Don’t let your anger from work spill to your home

There is so much of disturbance around my workplace. The mixer grinder is twirling in full swing crushing the tomatoes for the soup we are going to drink in the evening. My brother’s teacher is explaining the dividend distribution model, one of his first online lectures scheduled for the day. And despite telling him for the hundredth time, he will not plug on to his earphones. Instead of focusing on his class, he is talking to his friends and I’m forced to listen to his teacher. In the other room, my father is speaking to his clients on phone, not to mention, at the top of his voice. His larynx is so loud that my friends fear speaking to him on the telephone. Amidst so much of chaos, I’m trying hard to focus on my latest financial model because I’m not able to arrive at the numbers I’m supposed to.

There is some error with my model, maybe a linking error or a calculation error. I’m supposed to pass on the file to my senior in two hours from now. But it doesn’t look like I will be able to make it. There is a lot left undone and with the numbers not flowing correctly, completion seems far away. Whoever at this moment can help me rectify it, will be really appreciated. It is 10:30 in the morning and my struggle has already continued for an hour. In order to focus, I’m now screaming at my brother. Yes, I know it will nowhere solve my problem, but will at least help me ease off some of my tension. Having a younger brother has some perks! I sincerely request him to pay attention to his teacher because I’m not going to help him during his online exams and to compulsorily use his earphones.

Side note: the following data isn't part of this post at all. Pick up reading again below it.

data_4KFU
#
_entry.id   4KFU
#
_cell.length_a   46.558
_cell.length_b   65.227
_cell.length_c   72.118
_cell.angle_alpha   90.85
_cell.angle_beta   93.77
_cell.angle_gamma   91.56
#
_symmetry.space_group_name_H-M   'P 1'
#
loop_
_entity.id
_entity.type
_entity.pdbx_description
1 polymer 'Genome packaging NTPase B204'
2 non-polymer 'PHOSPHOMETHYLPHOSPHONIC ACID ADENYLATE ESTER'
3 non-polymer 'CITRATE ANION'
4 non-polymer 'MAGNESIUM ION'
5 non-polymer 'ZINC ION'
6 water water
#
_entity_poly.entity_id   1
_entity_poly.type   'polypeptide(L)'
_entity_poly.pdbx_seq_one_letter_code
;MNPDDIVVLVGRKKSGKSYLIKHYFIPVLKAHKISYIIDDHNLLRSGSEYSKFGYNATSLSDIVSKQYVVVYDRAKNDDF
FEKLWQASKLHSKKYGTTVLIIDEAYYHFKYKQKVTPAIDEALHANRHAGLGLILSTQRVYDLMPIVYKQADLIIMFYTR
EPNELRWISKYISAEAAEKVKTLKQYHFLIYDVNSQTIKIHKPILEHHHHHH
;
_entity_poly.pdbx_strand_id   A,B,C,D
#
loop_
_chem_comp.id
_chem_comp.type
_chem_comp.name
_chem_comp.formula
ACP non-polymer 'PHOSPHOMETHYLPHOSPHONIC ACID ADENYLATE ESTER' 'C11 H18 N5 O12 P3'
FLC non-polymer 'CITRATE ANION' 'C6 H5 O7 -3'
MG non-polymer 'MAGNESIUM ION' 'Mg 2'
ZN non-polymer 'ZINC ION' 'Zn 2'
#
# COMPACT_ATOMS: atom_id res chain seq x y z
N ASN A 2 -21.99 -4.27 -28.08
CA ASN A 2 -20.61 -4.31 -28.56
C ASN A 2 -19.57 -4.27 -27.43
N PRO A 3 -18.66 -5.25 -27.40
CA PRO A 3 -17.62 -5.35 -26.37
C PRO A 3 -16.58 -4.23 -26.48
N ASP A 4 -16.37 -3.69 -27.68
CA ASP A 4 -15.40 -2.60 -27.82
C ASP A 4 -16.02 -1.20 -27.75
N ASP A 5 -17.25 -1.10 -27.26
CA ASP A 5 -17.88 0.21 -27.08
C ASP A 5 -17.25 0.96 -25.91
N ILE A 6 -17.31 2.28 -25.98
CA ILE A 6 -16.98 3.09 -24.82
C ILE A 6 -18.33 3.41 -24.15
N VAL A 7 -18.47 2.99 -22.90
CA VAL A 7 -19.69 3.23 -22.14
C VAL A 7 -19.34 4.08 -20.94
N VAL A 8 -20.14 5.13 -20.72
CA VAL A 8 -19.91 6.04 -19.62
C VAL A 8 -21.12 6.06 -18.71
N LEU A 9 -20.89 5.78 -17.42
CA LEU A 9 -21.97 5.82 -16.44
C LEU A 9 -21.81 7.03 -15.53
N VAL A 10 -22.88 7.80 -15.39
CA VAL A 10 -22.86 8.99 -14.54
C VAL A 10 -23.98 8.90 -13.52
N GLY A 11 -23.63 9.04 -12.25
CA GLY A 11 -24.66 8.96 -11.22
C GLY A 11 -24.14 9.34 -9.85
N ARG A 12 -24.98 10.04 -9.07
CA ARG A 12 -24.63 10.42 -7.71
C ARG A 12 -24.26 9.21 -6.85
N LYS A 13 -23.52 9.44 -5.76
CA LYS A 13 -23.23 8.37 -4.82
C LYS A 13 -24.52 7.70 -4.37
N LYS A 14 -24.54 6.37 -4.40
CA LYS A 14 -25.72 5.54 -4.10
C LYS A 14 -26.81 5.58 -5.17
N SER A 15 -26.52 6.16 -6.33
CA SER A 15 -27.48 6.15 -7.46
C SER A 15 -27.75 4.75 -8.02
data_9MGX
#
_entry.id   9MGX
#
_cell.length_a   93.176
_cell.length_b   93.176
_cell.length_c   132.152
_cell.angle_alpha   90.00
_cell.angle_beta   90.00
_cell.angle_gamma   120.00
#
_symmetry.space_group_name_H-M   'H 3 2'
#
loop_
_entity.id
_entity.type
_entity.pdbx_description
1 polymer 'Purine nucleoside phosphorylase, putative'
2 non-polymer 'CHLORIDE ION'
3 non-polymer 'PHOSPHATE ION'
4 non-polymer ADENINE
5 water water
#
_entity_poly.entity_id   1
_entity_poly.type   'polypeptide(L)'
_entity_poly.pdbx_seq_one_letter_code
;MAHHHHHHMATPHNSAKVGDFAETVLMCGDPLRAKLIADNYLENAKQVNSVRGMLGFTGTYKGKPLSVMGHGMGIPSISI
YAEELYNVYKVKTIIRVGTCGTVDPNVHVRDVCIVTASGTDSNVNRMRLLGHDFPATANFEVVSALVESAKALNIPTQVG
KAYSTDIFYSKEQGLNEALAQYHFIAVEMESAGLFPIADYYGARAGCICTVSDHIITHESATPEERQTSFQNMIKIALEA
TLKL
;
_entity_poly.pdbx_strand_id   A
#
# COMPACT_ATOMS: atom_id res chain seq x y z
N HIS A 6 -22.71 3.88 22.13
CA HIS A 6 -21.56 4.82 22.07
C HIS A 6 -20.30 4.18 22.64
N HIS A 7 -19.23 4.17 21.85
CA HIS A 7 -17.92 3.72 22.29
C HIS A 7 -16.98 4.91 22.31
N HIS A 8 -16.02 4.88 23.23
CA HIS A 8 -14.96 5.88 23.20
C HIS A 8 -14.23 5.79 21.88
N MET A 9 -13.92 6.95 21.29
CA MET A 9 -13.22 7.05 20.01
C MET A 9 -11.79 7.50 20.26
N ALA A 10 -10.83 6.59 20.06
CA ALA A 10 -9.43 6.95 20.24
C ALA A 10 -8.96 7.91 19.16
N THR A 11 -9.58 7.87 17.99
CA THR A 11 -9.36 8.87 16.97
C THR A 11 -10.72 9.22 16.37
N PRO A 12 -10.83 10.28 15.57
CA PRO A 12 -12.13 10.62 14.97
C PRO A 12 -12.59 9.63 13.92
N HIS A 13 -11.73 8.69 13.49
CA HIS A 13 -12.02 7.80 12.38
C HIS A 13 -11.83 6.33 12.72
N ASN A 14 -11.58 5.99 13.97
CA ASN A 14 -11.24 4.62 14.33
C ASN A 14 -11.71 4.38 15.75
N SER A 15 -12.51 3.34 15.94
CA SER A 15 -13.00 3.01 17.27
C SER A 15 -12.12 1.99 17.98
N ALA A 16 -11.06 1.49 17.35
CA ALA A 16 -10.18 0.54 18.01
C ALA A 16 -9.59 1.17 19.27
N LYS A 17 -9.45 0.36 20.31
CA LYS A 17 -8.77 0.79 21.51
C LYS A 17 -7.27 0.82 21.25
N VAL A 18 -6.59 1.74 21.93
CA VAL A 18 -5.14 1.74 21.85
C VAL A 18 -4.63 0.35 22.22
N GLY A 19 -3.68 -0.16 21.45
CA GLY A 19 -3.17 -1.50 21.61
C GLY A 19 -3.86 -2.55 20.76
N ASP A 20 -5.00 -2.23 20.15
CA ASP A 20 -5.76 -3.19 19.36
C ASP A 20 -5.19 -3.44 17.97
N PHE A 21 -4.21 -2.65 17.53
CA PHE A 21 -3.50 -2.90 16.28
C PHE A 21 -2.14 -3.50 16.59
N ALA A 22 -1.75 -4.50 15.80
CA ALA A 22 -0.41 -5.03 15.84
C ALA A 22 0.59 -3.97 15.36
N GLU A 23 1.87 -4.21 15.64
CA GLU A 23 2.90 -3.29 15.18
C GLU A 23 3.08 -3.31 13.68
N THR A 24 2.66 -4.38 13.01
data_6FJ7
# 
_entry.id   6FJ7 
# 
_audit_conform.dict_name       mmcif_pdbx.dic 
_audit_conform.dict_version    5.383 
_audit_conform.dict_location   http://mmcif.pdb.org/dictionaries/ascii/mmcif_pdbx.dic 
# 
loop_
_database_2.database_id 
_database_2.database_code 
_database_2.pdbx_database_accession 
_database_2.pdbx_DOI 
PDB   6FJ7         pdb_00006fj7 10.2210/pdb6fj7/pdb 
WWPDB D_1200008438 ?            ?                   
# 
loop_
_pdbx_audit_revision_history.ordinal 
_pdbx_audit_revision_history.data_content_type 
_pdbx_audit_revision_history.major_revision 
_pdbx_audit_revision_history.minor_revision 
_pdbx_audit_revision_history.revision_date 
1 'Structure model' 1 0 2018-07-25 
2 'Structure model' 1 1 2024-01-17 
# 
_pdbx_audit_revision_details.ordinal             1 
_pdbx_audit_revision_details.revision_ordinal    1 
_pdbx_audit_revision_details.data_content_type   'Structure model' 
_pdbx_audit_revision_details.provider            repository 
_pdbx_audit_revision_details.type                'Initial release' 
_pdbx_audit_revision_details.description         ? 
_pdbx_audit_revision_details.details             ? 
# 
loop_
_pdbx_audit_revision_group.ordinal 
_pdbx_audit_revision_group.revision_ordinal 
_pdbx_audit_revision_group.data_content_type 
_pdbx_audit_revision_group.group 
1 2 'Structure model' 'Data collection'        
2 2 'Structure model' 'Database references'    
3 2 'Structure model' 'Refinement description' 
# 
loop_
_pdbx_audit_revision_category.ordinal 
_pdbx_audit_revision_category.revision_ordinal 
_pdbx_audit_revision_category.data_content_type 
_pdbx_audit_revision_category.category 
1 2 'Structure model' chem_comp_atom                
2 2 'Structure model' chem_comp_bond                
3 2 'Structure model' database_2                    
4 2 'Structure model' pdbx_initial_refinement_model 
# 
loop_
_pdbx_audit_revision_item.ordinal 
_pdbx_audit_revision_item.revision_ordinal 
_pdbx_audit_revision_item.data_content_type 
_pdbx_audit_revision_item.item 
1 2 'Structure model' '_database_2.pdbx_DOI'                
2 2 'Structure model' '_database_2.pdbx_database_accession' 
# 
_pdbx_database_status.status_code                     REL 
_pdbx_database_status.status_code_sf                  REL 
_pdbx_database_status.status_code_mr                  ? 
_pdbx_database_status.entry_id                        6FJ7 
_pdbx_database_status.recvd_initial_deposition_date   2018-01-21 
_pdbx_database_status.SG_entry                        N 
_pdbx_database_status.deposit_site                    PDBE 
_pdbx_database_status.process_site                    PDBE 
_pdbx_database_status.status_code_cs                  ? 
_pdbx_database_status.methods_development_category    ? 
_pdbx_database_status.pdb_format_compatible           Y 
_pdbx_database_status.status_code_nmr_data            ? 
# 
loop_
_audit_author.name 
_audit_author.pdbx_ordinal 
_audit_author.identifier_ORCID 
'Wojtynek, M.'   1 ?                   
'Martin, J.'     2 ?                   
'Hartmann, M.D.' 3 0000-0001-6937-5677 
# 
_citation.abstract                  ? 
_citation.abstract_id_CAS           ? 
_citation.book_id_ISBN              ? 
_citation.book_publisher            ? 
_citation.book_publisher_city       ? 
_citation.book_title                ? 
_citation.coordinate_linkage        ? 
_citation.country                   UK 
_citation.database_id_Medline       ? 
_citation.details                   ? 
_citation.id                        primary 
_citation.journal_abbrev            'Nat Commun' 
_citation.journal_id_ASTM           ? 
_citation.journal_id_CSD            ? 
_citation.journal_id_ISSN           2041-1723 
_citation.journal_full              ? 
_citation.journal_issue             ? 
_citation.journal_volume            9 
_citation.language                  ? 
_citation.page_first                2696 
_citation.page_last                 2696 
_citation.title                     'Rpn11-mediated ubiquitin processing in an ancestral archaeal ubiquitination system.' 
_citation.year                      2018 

He makes his typical frowning expression, picks up his laptop and leaves the room. Whoof! There is finally some silence. I sip on some water and again start hunting for the source of the error. It is only five minutes past since my brother left that my mom comes in. She has a glass of buttermilk and a plate full of nicely chopped fruits. She plates them so nicely that you cannot even return it. Cutting fruits is a meditative exercise for her and I know she is extremely attached with the process of peeling, cutting and arranging pieces of each fruit she picks up for the day. Even though I’m extremely irritated, probably about to burst, I take a deep breath, smile and accept what she offers.

I know she cares for me and my health. She asks me to finish off everything in half an hour otherwise I would feel full for lunch. I thank her and agree to finish off the multicolored plate. Once she leaves, I peacefully work for an hour, happy to find out the error and am heading to finish my task. Thankfully, I will be able to meet the deadline, but then I failed to meet my mother’s expectation. The plate and glass lay as is, untouched. My mom comes back to check on me and asks if I need something more. I could see her disappointment in me for not eating a single piece. Instead of being courteous, I lose my temper and say “I will eat it. I’m not a child anymore. I’m in the middle of something and please do not disturb me again and again”. She stares at me for around thirty seconds and quietly leaves the room. In minutes I realized I had made a huge mistake and decide to go out to apologize. All she said was, “I know you are working from home. But don’t let your anger from work spill to your home”. I promised her that I would keep it in mind and would stick through it even when it’s tough. I then finished off my fruits and buttermilk in ten minutes and got back to work!

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